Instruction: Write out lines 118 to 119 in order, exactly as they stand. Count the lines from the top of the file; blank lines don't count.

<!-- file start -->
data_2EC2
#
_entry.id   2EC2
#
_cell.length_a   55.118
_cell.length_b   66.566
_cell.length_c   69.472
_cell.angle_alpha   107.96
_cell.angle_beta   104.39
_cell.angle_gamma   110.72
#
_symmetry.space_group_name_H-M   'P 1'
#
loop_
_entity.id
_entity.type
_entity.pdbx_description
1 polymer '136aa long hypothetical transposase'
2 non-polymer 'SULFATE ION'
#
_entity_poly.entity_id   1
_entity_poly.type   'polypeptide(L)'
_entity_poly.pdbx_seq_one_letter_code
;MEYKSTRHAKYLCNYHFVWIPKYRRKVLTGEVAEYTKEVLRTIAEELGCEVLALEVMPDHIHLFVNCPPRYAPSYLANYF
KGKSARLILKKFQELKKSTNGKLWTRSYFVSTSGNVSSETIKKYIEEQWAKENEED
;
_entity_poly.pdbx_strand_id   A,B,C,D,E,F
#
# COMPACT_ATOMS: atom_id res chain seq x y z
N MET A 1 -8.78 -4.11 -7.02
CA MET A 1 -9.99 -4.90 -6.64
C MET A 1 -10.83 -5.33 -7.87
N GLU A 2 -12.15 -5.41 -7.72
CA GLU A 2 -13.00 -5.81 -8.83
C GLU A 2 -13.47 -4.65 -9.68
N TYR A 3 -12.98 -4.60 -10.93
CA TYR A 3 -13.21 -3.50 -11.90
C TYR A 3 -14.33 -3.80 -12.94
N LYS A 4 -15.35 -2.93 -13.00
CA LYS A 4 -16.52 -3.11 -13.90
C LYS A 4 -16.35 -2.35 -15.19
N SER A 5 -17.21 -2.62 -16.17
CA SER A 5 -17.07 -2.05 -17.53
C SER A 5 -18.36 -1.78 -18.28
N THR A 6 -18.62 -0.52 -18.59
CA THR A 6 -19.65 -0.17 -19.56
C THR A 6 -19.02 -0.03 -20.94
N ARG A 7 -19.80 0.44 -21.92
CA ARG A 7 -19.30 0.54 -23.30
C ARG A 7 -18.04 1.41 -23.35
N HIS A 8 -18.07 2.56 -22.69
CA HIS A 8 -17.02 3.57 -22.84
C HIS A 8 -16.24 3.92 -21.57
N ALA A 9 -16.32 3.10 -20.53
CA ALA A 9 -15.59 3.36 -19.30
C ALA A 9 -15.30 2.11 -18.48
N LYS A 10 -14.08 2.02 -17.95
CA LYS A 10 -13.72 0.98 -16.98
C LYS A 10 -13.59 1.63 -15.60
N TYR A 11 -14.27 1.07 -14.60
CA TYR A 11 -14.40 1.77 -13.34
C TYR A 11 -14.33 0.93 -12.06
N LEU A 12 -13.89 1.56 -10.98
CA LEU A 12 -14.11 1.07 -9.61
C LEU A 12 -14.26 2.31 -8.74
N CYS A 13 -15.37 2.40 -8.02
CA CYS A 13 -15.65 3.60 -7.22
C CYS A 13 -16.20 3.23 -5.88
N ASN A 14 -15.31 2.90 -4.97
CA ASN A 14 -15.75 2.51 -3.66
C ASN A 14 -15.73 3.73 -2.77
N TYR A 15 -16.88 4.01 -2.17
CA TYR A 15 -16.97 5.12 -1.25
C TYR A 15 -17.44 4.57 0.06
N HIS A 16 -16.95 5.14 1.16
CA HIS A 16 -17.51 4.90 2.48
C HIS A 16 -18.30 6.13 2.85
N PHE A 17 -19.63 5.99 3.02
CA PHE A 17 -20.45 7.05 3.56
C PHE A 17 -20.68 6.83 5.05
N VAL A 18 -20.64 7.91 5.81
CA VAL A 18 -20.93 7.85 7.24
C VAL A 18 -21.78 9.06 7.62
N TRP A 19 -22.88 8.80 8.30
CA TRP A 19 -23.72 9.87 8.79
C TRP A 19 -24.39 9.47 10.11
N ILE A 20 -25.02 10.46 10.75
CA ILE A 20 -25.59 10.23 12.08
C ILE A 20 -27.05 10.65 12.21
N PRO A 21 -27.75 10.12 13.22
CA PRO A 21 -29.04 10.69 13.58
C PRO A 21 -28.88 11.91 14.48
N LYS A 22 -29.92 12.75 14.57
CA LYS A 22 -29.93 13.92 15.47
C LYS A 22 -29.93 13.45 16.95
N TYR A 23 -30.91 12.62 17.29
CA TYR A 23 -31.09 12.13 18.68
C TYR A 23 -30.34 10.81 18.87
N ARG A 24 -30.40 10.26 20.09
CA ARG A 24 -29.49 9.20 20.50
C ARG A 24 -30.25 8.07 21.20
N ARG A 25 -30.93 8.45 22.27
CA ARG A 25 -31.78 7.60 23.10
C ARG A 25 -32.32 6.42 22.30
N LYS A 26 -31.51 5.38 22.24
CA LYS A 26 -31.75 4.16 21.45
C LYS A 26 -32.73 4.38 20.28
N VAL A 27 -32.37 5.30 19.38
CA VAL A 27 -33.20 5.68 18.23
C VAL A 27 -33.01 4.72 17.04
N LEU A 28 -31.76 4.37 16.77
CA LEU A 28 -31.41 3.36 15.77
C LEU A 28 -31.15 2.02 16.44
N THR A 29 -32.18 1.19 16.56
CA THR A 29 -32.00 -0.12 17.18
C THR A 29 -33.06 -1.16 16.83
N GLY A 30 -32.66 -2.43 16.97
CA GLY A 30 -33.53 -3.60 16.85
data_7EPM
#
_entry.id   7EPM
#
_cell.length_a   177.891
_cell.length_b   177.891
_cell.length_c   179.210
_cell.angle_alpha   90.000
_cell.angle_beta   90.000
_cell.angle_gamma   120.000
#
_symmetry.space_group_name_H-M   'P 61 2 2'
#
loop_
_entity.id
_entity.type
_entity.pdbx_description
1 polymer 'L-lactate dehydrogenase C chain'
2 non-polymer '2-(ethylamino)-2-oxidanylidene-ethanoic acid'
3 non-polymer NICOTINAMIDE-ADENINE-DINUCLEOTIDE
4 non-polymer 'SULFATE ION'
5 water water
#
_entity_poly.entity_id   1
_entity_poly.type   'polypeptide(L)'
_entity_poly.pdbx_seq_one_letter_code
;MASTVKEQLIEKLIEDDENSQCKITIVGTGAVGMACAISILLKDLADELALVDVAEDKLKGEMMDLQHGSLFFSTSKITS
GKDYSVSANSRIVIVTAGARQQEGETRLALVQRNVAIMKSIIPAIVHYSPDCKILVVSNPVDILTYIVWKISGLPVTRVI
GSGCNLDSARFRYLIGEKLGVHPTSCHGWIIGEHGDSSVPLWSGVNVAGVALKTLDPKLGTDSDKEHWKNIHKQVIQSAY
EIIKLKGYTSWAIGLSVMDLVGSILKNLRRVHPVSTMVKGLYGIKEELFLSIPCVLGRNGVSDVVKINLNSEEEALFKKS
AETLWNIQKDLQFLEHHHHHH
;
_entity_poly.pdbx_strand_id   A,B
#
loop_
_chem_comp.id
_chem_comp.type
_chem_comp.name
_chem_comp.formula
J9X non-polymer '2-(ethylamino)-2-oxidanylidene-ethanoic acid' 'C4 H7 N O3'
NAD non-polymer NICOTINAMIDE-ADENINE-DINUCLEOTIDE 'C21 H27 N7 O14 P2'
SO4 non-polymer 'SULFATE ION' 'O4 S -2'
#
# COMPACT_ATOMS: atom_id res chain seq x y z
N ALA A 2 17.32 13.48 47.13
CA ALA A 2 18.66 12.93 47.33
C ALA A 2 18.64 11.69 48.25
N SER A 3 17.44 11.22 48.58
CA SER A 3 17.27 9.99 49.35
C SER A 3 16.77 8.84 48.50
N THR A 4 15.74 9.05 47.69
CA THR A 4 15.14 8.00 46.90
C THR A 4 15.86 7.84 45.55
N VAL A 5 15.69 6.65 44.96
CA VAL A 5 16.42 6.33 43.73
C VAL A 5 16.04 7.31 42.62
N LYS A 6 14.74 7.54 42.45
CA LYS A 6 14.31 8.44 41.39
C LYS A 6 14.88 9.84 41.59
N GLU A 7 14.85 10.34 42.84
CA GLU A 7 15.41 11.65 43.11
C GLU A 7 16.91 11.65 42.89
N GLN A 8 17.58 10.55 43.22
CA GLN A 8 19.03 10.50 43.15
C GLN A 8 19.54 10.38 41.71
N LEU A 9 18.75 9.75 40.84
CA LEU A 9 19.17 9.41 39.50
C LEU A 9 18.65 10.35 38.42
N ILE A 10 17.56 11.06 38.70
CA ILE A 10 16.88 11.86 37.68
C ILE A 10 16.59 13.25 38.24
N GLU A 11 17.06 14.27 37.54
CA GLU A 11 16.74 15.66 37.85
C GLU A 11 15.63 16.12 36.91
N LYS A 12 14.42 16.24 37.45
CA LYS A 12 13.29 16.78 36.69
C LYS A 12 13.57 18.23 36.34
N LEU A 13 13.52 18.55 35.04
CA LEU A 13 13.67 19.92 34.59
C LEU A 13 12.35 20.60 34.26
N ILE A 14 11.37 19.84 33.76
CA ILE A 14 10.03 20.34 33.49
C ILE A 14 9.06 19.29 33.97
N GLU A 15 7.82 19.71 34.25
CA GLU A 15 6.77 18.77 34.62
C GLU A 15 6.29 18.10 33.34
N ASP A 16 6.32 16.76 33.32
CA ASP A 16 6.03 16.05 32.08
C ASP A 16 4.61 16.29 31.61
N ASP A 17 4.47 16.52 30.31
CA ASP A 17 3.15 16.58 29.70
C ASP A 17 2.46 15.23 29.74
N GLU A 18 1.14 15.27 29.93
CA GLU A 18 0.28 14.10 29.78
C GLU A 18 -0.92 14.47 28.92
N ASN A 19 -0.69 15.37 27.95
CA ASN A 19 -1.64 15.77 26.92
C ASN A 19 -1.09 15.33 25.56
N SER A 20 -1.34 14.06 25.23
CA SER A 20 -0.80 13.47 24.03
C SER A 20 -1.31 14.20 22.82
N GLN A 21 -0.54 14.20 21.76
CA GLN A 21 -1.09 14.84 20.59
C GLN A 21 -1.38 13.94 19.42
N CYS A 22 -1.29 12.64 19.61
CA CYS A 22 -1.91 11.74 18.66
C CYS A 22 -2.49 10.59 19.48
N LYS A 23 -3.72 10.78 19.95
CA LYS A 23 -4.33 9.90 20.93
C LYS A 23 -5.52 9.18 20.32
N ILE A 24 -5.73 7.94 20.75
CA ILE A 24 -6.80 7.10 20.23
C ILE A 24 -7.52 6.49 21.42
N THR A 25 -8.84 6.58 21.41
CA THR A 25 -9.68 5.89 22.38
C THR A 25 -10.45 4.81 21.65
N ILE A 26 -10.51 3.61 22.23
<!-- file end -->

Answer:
CA GLY A 30 -33.53 -3.60 16.85
data_7EPM